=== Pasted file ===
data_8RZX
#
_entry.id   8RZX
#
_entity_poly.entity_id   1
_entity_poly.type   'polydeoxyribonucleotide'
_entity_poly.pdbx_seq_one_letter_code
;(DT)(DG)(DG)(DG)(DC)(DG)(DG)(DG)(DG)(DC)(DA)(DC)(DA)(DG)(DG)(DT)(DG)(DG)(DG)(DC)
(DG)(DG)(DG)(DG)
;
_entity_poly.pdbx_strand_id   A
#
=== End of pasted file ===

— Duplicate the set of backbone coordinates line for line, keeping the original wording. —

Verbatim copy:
data_8RZX
#
_entry.id   8RZX
#
_entity_poly.entity_id   1
_entity_poly.type   'polydeoxyribonucleotide'
_entity_poly.pdbx_seq_one_letter_code
;(DT)(DG)(DG)(DG)(DC)(DG)(DG)(DG)(DG)(DC)(DA)(DC)(DA)(DG)(DG)(DT)(DG)(DG)(DG)(DC)
(DG)(DG)(DG)(DG)
;
_entity_poly.pdbx_strand_id   A
#